Riskless bond (riskfree interest rate is 25%):
16 --- 20 -- 25
Stock price:
|- 225 |- 120 -| 64 -| |- 75 |- 40 -| |- 25
Derivative security (binary option paying 100 when the stock price is between 50 and 100 and paying zero otherwise):
|- 0 |- ? -| ? -| |- 100 |- ? -| |- 0
The actual probabilities are 2/3 for up and 1/3 for down at each node.
120 - 64 40 - 64 r = 25% u = -------- = 87.5% d = ------- = -37.5% 64 64 * r - d 25% - (-37.5%) 62.5% 1 pi = ----- = ---------------- = ----- = - u u - d 87.5% - (-37.5%) 125% 2 * * 1 pi = 1 - pi = - d u 2 check with the stock: 120/2 + 40/2 80 ------------ = ---- = 64 1.25 1.25
|- 0 0/2 + 100/2 | |- ----------- = 40 -| 40 | 1.25 | ---- = 32 -| |- 100 1.25 | 100/2 + 0/2 | |- ----------- = 40 -| 1.25 | |- 0
|- 40 32 -| |- 40 This is riskless, so just invest $32 in the bond and $0 in the stock.
This is a good way of betting that the stock will not go up or down too much, but only if your investment banker does not charge too much for the option!
The questions in this section are based on the Stochastic Volatility Option Pricing Applet in Homework 5. You should not need to use the complete program listings, but they are included at the end of the exam in case you would like to have a look at them.
Here is the method eurCall in SVPriceEngine, which computes the price of a European call option.public double eurCall(double stock,double strike,long nsimu) { long i,n; double x; x=0.0; for(n=0;n<nsimu;n++) { stockP = stock; sigma = sigma0; for(i=0;i<npers;i++) { stockP *= stocktotret(); } x += Math.max(stockP-strike,0);} return(x/((double) nsimu * Math.pow(r1per,(double) npers)));}
Change the line x += Math.max(stockP-strike,0);} to x += Math.max(strike-stockP,0);}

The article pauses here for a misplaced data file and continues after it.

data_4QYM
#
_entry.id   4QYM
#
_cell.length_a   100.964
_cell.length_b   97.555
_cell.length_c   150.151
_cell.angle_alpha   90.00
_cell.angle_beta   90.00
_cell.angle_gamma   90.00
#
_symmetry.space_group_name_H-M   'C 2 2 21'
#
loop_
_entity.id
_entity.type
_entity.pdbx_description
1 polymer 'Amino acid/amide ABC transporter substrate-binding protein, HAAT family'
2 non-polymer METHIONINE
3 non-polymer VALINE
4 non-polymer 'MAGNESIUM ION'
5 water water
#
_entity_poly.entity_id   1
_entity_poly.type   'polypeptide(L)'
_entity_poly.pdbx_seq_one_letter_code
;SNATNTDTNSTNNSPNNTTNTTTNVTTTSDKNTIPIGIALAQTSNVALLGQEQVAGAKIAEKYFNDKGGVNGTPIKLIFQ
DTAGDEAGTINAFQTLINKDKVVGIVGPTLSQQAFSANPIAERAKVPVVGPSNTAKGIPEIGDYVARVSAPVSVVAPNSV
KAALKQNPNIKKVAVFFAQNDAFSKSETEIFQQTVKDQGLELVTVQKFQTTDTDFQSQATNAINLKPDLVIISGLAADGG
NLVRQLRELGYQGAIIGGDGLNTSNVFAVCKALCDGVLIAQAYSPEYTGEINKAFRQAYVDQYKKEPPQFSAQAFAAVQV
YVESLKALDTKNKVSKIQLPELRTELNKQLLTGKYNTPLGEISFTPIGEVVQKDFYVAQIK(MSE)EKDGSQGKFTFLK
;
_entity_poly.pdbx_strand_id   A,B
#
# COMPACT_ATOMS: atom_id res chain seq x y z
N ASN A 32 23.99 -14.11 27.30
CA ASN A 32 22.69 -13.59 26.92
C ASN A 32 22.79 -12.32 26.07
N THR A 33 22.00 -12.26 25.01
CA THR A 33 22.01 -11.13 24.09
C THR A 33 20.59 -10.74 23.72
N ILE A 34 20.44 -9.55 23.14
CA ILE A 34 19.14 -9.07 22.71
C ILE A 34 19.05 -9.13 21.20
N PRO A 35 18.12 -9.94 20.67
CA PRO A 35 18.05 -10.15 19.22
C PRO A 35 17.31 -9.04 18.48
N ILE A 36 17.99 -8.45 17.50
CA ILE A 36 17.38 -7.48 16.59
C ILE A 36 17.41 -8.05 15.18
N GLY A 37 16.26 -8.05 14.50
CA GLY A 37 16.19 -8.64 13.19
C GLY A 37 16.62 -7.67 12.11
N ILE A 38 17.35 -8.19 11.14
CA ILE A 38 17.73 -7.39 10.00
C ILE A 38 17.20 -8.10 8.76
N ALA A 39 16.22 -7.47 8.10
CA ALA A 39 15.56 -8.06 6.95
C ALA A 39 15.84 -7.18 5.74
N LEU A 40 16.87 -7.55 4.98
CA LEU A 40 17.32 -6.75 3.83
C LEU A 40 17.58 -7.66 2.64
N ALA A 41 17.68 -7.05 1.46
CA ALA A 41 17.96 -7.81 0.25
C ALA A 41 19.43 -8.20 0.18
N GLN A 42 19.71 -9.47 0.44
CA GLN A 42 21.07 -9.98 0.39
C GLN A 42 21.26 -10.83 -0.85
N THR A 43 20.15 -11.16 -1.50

The variable x contains the running sum of the option values. After the for-loop completes, x contains the sum of all of them. When it is divided by nsimu, we have the average of the values, which is discounted to compute the option price.
Math.pow(r1per,(double) npers) is the factor used to discount the average option price.
It is hard because we do not know when to exercise. We know the value of an exercised option at each node, but we do not know the continuation value. By contrast, the binomial computes the continuation value at each point as it steps through the tree.
If expected repayments do not change much (as when market rates are much higher than the issue rate), the i.o. is like a bond and declines in value when the rate increases. If expected repayments fall significantly with the rate rise (as when the rates are at a new low in the life of the mortgages), the i.o. gains a longer life and increases in value.
Dan Scholz of NISA described how simulation was used to analyze the trade-off between tracking error and transaction costs to determine a cost-smart rebalancing strategy. (Many other answers are possible.